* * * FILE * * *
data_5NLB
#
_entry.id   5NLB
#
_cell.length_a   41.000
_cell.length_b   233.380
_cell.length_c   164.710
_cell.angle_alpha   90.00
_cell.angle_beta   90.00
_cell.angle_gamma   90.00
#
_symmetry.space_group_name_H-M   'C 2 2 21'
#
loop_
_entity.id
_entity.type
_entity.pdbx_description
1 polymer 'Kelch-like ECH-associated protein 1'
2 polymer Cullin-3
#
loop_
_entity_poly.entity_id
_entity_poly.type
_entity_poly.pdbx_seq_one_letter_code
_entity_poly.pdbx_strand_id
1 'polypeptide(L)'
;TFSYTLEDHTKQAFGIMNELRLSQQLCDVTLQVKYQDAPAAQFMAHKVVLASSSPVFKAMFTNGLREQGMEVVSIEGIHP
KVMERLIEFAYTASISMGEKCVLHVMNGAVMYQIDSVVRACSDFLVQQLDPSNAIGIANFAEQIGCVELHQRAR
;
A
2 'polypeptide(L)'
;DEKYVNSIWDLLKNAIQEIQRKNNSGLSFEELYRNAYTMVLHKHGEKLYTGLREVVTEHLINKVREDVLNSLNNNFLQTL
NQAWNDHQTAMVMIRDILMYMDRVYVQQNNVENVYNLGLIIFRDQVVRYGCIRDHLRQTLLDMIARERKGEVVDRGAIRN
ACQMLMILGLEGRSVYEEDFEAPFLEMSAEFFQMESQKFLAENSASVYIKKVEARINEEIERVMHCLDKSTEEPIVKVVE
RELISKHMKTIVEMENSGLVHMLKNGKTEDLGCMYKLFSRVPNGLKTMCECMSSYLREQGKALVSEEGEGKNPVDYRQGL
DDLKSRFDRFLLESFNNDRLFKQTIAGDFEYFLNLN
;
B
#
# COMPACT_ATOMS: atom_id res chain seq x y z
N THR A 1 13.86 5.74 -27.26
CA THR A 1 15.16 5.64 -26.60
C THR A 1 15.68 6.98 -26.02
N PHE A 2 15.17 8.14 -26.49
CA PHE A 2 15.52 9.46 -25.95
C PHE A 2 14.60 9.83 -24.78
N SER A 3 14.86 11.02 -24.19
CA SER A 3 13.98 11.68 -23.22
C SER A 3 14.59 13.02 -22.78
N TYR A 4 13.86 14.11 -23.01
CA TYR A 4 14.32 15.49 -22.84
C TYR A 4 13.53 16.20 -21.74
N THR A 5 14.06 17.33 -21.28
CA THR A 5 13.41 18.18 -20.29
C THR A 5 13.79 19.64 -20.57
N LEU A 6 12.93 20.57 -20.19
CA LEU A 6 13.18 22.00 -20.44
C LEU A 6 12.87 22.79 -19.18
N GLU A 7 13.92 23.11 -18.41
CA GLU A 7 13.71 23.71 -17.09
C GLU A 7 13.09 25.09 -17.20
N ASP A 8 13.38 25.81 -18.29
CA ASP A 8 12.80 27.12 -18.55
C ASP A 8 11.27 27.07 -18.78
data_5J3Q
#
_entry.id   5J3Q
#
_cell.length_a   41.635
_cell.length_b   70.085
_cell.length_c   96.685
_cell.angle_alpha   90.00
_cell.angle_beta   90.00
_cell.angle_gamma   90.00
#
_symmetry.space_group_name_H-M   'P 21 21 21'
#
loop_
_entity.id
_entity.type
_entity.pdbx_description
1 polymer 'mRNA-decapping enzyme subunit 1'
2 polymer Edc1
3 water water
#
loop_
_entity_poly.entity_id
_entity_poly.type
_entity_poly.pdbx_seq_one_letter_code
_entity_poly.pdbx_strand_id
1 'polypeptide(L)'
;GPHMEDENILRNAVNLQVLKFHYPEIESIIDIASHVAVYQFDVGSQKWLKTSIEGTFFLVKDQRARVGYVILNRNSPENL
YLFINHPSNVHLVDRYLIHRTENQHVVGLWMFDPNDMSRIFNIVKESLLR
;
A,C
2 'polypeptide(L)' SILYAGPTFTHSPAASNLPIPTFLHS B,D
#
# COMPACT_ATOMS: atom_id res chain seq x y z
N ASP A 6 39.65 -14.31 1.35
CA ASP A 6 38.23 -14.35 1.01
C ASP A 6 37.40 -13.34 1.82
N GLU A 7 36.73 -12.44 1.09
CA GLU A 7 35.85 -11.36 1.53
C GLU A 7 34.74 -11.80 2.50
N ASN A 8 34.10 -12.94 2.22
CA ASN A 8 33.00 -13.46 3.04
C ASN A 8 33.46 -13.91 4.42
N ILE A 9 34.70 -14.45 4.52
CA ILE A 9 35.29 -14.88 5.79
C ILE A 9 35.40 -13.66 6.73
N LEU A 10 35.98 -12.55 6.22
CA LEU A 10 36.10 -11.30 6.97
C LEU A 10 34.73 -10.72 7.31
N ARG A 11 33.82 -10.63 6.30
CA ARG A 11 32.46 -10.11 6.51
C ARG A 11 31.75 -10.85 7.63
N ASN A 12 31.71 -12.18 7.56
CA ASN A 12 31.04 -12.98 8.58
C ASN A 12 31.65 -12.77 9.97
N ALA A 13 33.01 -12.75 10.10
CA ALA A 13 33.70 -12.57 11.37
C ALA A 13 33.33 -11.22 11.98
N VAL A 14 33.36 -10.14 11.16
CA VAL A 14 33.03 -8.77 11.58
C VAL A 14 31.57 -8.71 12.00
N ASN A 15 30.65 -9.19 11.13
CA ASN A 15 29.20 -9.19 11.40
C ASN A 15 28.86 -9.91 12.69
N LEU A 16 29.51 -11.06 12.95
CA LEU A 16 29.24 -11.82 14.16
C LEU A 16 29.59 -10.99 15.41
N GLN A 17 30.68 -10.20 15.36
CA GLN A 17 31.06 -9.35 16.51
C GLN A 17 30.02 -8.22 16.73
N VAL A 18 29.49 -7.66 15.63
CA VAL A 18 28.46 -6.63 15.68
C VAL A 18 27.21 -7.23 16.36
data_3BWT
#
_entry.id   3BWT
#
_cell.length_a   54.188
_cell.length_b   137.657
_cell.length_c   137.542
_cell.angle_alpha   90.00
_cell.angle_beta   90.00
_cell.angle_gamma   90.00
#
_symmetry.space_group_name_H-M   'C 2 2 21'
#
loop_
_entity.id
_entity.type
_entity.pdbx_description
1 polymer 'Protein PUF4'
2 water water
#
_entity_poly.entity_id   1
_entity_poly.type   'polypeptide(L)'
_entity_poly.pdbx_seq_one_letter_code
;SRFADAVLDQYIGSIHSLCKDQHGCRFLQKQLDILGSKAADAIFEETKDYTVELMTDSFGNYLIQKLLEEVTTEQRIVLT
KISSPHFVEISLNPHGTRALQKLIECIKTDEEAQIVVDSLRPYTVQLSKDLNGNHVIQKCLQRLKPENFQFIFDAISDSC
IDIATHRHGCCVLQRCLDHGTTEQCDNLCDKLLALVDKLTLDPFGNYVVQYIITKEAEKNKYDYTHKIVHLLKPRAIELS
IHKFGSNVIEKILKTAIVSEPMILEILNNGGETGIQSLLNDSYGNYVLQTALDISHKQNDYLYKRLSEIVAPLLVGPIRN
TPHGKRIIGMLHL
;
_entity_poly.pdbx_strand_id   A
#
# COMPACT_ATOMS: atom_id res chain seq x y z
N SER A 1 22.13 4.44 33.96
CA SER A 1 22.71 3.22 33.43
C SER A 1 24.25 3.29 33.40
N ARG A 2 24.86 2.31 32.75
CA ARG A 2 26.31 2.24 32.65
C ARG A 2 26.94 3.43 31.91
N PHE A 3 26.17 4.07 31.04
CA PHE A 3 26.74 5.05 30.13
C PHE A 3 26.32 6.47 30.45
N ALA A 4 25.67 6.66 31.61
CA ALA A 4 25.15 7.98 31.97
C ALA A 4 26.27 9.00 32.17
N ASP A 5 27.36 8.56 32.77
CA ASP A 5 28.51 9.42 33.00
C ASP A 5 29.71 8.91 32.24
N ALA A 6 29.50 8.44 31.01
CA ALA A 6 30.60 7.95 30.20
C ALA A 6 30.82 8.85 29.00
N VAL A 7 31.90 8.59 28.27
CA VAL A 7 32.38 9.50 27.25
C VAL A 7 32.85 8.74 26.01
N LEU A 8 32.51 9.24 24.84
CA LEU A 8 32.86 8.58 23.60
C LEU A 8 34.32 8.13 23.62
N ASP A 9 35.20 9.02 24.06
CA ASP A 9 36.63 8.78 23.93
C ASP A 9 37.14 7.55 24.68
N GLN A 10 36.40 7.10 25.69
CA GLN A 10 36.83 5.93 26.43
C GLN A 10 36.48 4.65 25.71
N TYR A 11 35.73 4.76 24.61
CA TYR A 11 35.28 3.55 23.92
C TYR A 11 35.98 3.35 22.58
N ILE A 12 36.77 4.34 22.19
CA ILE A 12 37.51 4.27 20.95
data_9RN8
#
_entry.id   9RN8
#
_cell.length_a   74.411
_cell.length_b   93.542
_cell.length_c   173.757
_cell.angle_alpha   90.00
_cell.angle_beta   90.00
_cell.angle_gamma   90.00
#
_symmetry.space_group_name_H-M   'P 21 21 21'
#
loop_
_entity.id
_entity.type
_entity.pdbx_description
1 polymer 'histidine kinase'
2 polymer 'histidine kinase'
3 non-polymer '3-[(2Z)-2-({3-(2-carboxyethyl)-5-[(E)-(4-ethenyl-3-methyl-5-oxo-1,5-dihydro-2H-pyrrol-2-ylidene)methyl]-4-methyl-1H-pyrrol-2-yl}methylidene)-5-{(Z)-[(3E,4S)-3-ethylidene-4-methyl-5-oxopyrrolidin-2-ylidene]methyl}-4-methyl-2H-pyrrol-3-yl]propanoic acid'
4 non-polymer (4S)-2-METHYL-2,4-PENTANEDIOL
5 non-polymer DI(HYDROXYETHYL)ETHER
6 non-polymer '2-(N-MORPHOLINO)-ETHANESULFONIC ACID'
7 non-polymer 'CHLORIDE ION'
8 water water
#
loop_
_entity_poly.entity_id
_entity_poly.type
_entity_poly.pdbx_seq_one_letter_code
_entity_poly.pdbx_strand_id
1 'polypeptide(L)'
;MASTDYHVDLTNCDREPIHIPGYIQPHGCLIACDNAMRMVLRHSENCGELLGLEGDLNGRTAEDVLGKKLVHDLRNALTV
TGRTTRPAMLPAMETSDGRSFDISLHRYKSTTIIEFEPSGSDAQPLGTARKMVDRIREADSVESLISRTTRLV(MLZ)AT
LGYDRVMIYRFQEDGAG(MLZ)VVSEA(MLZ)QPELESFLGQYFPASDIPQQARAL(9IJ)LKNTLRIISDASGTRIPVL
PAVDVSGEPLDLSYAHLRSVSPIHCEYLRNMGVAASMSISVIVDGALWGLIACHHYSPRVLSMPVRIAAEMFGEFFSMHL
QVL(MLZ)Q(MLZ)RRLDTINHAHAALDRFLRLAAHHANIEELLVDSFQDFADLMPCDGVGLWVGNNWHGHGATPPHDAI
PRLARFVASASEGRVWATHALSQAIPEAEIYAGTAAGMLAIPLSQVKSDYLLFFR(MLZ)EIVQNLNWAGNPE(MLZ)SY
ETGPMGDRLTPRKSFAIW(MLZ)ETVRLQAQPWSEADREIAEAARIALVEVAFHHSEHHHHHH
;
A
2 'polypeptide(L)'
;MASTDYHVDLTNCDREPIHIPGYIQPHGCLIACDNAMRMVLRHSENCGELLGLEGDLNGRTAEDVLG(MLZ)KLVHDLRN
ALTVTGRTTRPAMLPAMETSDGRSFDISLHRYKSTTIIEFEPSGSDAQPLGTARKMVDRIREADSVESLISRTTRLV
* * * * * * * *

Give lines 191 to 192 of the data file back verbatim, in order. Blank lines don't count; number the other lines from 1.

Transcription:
N LEU A 8 32.51 9.24 24.84
CA LEU A 8 32.86 8.58 23.60